From radio DJ to digital inclusion and from coach trips to scrutiny committees – Steve does it all.
Steve has lived on his estate in Plymouth since 2000 and, when ill-health forced him to give up work, he channelled his skills and energy into the local community.
For nearly 15 years Steve has been dedicated to supporting residents in the south-west of England, getting involved with digital skills, mystery tours, the regional scrutiny committee and many other ways…
Digital inclusion is a long-term and award-winning activity for the resident group. Teaching computer skills across the region has also netted Steve an award for training the most digital champions. The Grace Award is another highlight, as it recognises his contribution locally: “Winning the Grace Award that was the best thing I ever got as I was nominated by the residents. It meant so much.”
For Steve, involvement is about using his voice for other residents: “If you have a voice, you should use it, and I’m able to be a voice for residents. Residents know we’re here for them. It’s giving them a voice – that’s what I get out of it.”
Steve is now using his voice for residents as a radio DJ, one of 18 volunteer presenters taking to the airwaves at Ferndale Community Radio.
Always looking for new ways for community involvement, Steve started Ferndale Community Radio in 2019.
If you have a voice, you should use it. Residents know we’re here for them. It’s giving them a voice – that’s what I get out of it.
Here, Steve tells us more about the radio station and his activities as an involved resident.
“My involvement with Clarion started in 2007 when I was invited to join the then Affinity Sutton residents’ area panel. I was an active member for quite a few years and served as vice-chair for a year.
“During this time, I was also involved in the antisocial behaviour service task team, the outreach enablement forum and as a green Inspector on my estate.
“I’m still a green inspector and do a lot of outreach – teaching computers in the LiveSmart scheme and nearby estates.
“I’m also been involved in the scrutiny group. I enjoy the scrutiny, it’s challenging Clarion in the right way – as a critical friend. It’s up to us to let them know what’s happening.
“In 2010, our local resident involvement officer, Anita, approached me to ask if I could ‘do her a favour’. As I had experience as a chair of governors at a local school, the favour was to temporarily help a tenants’ group on my estate. All I can say is that I am still there.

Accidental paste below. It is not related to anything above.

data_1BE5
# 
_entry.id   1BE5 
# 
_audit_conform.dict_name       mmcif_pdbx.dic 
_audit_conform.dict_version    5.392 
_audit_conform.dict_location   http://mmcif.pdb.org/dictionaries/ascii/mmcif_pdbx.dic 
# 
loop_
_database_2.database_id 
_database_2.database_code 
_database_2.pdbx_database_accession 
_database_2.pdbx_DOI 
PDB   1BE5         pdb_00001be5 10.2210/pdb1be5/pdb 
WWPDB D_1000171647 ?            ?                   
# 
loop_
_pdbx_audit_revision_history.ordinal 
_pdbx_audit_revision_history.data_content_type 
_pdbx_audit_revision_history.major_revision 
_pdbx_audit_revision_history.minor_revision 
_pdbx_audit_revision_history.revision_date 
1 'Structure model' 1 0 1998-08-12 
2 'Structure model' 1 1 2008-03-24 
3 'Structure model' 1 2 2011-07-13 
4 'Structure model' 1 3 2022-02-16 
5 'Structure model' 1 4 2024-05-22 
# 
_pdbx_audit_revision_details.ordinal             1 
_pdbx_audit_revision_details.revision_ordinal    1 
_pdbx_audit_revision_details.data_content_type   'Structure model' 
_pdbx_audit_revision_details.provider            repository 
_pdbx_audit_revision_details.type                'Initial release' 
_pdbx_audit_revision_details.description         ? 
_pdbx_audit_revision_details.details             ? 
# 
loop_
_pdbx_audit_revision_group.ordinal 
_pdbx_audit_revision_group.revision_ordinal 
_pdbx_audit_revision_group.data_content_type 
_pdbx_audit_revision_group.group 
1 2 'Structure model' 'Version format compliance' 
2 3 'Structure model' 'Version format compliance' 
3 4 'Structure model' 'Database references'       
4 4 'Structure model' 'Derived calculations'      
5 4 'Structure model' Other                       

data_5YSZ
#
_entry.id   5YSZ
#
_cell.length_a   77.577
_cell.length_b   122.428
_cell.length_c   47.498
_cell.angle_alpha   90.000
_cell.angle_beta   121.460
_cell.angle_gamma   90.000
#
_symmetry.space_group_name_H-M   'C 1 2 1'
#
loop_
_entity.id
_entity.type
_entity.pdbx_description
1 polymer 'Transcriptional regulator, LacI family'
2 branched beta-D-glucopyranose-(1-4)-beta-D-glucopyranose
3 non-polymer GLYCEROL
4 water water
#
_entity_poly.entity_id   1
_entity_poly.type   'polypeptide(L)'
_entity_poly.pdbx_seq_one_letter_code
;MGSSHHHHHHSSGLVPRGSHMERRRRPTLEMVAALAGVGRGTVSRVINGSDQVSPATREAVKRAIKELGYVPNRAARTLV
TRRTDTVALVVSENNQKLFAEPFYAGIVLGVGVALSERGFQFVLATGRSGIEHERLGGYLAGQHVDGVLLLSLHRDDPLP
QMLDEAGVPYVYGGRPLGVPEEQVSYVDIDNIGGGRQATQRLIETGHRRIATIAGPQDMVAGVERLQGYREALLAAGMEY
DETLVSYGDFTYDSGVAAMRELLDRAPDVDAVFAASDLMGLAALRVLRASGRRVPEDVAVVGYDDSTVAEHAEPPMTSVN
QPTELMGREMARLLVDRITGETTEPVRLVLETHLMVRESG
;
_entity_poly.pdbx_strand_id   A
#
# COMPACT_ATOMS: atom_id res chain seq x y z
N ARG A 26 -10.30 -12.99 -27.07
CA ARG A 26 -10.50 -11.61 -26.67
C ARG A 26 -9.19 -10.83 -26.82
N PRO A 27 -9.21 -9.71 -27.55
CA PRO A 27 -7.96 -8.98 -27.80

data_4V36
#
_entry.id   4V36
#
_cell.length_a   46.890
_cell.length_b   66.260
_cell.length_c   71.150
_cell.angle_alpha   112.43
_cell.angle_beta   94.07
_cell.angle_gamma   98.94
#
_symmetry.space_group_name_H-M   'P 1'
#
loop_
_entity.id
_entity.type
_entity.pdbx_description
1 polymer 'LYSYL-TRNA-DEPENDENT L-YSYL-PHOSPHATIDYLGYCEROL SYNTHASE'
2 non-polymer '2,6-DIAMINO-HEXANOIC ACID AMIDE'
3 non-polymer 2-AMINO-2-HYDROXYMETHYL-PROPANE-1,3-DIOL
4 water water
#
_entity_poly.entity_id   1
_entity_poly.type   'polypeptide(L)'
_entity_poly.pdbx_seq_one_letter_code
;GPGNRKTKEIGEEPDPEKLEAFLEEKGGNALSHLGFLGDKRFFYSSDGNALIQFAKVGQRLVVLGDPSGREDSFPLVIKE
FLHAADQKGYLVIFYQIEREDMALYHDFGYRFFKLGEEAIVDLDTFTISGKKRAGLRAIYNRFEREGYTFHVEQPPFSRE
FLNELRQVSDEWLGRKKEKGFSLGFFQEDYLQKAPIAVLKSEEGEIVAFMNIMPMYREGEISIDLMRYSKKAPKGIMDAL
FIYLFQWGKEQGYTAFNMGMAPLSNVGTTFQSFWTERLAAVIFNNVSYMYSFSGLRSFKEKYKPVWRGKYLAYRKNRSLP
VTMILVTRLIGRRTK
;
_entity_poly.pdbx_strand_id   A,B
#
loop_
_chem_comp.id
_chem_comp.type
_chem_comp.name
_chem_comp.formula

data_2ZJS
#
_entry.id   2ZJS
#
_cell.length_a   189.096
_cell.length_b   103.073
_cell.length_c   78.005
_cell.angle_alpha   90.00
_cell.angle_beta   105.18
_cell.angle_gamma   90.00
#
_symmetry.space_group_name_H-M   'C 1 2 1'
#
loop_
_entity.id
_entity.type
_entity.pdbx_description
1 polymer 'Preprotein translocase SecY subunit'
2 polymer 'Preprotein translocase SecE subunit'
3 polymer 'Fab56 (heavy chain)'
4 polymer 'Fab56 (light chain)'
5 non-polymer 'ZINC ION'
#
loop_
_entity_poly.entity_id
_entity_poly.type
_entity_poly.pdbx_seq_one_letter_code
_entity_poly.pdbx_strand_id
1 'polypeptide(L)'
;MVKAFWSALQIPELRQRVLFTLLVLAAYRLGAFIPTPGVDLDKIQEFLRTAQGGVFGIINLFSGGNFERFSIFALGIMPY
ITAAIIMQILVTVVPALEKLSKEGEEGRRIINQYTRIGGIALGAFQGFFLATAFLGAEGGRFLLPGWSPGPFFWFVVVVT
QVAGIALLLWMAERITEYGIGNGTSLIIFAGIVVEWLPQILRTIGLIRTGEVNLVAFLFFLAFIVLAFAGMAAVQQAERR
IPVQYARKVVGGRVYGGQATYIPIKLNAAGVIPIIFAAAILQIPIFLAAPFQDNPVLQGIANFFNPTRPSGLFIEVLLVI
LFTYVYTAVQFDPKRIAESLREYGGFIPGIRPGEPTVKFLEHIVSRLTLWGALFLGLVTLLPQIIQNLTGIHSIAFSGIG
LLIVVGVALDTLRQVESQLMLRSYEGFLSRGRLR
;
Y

“It’s is now a well-run, forward-thinking, community group and in the past 10 years I feel we’ve done a lot. Mostly outreach including mystery coach tours for the over 50s. This isn’t just for people on our estate, we travel across Plymouth picking people up from other Clarion estates.
“We’ve been to Torquay, Polperro, Exeter and Truro. We get there for a bit of lunch and some time to explore in the afternoon. It’s a lot of work to organise, but we have a laugh and its chance for people to get out and talk to some new faces.”
“We’ve been involved with digital inclusion since before Clarion Futures was launched, winning a Shine Award in 2014 and being nominated and shortlisted for the southern region TPAS award. We’ve been as far as Exeter and Bristol over the years doing digital inclusion and digital support.
“Before lockdown, we were running computer clubs around Plymouth, at a local LiveSmart scheme and on a nearby estate. We’re looking to continue these activities as soon as it's safe to do so.
Taking Ferndale to the airwaves
“In July 2019, we secured grant funding from Clarion Futures and were able to purchase equipment for Ferndale Community Radio Station.
“When we first started we advertised on Facebook for volunteer presenters and we now have 18, including top local DJs, hospital radio presenters, a nursery school teacher, media students and a local comedian and songwriter. We have presenters aged from 17 to 65.
“Then coronavirus hit us. But a £1,000 lottery grant enabled us to purchase five micro-studio kits which, along with three presenters who had equipment at home, has allowed us to have eight micro-stations in presenters’ homes. Some of our presenters live in the same households, so this has enabled us to continue live on air from midday to 10pm through the week, with some live shows on weekends. We maintain a 24/7 presence by re-airing pre-recorded shows.
“Our listener numbers are increasing and we’re helping with social isolation and wellbeing.”
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